A first-person view of a darkened room filled with glowing purple cubes. We see a pair of transparent virtual hands in front of us, one of which is holding a cube.

Back to cyberspace basics

In the late 1990s and early 2000s, I released a website called The Lair of the Marrow Monkey, and a web series called Chroma — both science fiction stories about what it felt like to move from an analog world to a digital one. Digital media, then just beginning its mass invasion of popular culture, still felt then like something essentially alien, something still able to receive our collective projections, both utopian and dystopian.

Early fantasies of the digital often fetishized the act of “going inside” the world of the computer as a metaphor for the larger social transition that was underway. Lair and Chroma follow this pattern as well, positing a newly discovered realm called the “mnemonos“ as an Edenic digital space humans used to be able to access purely with their minds, without the aid of any technology. Cast out of the mnemonos, the story went, we’ve been instinctively trying to find our way back ever since, building ever more sophisticated machines in the process. Our main characters succeed in this, and immediately discover that being digital is complicated, not least when it comes to questions of identity and representation.

The technology of “virtual reality” has long been a potent (if difficult to broadly commercialize) signifier of the ultimate end of this fantasy, a technology designed to make us feel as if we’ve truly entered the digital world — or at least the part of it that can be represented as three dimensional space (and which we’ve been primed since at least Tron to believe is nearly the most “pure” representation of what’s going on inside computers, superseded only by the streaming green glyphs of The Matrix).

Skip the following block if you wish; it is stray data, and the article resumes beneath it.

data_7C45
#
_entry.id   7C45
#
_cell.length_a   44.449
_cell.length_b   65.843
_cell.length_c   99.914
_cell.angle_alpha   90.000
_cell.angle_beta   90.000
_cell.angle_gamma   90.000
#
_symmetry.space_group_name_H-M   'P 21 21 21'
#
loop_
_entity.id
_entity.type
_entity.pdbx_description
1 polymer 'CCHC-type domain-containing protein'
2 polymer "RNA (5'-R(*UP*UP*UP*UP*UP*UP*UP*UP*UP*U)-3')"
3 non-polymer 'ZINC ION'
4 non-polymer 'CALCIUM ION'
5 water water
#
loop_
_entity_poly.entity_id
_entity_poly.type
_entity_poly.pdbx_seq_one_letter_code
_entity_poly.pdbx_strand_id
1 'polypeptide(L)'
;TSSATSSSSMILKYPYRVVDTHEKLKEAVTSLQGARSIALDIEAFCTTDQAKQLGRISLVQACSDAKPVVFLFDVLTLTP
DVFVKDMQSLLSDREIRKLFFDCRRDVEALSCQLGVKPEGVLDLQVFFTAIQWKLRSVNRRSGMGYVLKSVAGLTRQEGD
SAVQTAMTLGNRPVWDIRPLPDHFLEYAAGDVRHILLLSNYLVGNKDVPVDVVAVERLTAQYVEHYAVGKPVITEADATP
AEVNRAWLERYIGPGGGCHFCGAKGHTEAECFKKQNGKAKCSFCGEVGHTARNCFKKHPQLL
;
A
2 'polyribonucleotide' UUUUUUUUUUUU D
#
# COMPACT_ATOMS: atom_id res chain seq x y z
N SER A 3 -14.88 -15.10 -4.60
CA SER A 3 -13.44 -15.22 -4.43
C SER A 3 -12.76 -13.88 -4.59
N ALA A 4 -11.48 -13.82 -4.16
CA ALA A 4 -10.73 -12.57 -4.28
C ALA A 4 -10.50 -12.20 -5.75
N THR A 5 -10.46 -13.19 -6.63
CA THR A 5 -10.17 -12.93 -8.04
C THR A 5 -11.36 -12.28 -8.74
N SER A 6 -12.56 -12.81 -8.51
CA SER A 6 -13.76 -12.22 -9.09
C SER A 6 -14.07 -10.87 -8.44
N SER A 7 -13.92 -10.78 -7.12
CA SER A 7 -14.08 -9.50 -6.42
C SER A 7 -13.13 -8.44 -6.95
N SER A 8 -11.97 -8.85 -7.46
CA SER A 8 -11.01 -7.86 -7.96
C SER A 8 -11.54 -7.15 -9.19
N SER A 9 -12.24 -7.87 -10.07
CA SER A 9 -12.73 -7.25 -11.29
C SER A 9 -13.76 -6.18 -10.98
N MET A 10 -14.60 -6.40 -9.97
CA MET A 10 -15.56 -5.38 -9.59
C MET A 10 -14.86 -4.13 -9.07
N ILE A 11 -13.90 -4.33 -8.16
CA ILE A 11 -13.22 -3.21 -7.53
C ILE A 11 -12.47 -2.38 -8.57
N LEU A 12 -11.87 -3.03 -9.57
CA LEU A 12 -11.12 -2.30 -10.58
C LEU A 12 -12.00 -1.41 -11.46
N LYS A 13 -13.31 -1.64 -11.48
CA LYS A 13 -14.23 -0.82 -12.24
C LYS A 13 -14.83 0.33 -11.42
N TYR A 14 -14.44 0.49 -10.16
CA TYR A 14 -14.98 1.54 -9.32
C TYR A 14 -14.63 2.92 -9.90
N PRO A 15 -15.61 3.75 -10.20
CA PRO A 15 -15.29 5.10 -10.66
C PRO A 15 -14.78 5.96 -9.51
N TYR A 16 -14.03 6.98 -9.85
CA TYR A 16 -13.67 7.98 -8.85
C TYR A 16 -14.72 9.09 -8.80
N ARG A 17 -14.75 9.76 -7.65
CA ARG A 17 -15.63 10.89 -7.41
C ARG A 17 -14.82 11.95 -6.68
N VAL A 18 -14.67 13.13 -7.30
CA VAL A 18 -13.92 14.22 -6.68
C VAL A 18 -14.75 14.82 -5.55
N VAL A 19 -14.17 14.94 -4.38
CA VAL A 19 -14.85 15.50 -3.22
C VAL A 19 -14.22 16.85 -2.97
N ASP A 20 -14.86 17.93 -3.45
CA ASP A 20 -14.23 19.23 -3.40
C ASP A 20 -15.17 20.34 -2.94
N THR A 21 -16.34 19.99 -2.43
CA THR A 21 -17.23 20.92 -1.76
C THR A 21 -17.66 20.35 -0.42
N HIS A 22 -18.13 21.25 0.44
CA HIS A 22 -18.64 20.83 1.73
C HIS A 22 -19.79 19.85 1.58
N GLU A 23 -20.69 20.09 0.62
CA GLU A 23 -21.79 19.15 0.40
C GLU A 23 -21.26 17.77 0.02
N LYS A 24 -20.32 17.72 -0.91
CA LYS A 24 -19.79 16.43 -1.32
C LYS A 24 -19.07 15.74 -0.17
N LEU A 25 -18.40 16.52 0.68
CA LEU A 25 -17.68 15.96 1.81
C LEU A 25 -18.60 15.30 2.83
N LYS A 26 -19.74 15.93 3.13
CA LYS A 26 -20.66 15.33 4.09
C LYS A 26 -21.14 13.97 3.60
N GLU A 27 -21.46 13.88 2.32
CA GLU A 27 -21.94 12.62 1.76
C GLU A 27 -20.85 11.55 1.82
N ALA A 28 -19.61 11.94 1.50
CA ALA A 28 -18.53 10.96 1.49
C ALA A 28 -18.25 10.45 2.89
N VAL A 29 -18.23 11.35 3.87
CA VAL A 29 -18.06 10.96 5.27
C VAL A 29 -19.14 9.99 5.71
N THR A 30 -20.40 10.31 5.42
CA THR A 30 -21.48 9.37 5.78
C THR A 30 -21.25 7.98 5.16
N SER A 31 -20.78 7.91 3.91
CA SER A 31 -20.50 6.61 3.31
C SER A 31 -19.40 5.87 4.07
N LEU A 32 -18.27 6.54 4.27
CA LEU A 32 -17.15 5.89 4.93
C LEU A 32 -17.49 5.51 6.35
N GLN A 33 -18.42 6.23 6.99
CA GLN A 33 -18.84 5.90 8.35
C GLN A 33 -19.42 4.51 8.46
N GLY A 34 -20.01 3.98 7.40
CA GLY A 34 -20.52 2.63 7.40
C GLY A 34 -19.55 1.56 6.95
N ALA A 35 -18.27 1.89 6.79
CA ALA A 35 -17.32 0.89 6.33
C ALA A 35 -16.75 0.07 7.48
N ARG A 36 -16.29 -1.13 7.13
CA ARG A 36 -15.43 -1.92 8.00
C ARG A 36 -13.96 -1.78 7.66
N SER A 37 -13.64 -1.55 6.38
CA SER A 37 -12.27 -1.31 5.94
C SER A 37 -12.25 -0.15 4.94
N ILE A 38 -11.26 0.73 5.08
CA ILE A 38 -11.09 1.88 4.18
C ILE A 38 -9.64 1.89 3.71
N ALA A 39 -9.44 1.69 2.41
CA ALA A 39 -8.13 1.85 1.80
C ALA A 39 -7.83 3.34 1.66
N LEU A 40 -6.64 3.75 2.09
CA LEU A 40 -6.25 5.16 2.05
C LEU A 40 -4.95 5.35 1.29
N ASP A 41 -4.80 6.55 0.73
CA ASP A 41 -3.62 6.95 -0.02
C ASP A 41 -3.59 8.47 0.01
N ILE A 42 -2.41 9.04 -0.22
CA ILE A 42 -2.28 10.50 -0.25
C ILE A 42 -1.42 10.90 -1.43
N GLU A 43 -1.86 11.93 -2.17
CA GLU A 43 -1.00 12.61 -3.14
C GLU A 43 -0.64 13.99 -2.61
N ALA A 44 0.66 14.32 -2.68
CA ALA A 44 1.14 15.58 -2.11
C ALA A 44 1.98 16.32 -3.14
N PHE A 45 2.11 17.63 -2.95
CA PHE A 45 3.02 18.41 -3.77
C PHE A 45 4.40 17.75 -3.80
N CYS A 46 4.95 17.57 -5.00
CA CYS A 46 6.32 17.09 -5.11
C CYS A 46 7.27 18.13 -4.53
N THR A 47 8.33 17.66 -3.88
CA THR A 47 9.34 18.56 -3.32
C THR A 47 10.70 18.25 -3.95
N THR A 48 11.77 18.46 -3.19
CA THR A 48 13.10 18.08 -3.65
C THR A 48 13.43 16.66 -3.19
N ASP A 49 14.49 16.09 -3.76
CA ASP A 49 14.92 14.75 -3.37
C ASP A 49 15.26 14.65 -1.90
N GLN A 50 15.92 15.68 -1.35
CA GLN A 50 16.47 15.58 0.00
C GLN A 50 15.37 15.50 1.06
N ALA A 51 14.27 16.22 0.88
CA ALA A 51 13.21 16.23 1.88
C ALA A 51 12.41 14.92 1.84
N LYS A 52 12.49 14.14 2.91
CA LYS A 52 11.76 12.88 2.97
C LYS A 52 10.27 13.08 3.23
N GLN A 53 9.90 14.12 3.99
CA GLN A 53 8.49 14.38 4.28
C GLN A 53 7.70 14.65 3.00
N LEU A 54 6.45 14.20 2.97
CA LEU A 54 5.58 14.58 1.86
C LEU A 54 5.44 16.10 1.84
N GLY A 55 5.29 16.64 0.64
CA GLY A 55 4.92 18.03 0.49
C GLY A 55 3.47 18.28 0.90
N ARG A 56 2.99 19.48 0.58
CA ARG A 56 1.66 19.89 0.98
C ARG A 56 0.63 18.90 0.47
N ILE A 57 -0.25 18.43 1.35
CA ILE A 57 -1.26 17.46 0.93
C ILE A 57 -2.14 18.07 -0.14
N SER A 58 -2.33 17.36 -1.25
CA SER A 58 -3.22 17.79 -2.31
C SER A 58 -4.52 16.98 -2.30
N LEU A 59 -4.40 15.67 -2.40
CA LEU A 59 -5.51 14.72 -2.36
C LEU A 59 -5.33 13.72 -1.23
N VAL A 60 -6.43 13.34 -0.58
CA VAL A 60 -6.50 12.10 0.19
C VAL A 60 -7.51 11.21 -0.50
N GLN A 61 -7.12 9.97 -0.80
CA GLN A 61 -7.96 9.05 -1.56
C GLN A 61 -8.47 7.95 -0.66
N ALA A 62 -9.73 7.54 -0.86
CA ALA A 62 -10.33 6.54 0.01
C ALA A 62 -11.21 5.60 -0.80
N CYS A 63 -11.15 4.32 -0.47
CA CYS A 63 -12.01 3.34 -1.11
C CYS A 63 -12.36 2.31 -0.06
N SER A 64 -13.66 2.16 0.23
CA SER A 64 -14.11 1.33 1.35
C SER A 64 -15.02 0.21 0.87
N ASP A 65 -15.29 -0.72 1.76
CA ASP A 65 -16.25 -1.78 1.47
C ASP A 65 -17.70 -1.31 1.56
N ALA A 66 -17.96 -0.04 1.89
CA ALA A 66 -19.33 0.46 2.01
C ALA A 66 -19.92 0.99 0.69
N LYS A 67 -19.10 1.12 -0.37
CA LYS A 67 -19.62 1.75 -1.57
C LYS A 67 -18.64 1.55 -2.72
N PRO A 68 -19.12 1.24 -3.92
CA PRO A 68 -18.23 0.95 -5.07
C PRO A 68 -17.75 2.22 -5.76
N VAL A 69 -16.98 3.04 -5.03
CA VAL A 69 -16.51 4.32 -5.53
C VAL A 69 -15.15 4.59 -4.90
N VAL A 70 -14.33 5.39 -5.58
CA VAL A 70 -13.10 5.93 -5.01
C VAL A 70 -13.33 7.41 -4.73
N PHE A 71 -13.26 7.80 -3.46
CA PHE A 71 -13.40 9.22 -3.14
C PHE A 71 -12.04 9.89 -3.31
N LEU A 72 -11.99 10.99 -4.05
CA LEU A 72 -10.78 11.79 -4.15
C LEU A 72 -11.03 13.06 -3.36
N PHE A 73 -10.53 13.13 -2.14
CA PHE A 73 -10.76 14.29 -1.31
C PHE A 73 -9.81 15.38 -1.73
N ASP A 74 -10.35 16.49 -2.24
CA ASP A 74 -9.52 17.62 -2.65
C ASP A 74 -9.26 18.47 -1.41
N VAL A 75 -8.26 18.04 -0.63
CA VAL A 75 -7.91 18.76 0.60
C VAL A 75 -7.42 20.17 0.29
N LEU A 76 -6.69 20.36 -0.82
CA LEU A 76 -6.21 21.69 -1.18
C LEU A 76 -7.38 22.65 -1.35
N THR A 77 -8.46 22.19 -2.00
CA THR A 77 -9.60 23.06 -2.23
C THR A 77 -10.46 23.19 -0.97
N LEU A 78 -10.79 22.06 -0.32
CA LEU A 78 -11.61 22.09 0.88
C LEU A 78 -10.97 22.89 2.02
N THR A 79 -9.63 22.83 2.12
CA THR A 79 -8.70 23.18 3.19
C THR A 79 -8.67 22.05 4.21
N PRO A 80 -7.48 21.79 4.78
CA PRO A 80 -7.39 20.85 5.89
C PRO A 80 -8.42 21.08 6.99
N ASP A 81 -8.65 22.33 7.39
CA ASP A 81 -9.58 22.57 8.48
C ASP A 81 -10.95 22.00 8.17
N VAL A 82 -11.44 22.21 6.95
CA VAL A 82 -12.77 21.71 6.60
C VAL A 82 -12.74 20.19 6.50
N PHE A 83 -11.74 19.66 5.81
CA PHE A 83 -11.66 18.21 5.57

Despite its lack of broad popular appeal, as virtual reality has become more accessible to creators, it’s made it easier to stage the kind of phenomenological encounters with the digital which I could only describe metaphorically back in 1998. Now, I can place myself into a minimal digital environment and spend some time interrogating its apparent physicality, both where it succeeds and where it falls apart.

That’s what “Into the Woodshed” is about. It’s a way to follow up on the musings of an earlier epoch, one still fascinated with the promise of the digital as an alternate way of being from the way we lived the majority of our lives. It’s a way to slow down and take apart the foundations of so much of that which we now take for granted, and see if there’s still anything of the sublime to be discovered (or recovered) from our first tentative steps into a digital world. It might only last for two episodes — or it might continue for a while, or change into something else. It’s an experiment.

Along with each episode, I’ll be releasing a companion VR app that allows you to experience the space for yourself, and customize it using Stepworks Studio. This pattern — a short video captured on a VR stage, released alongside the stage itself — is one I plan to use for future releases, so I’d love for you to try it out and let me know what you think.

– Erik

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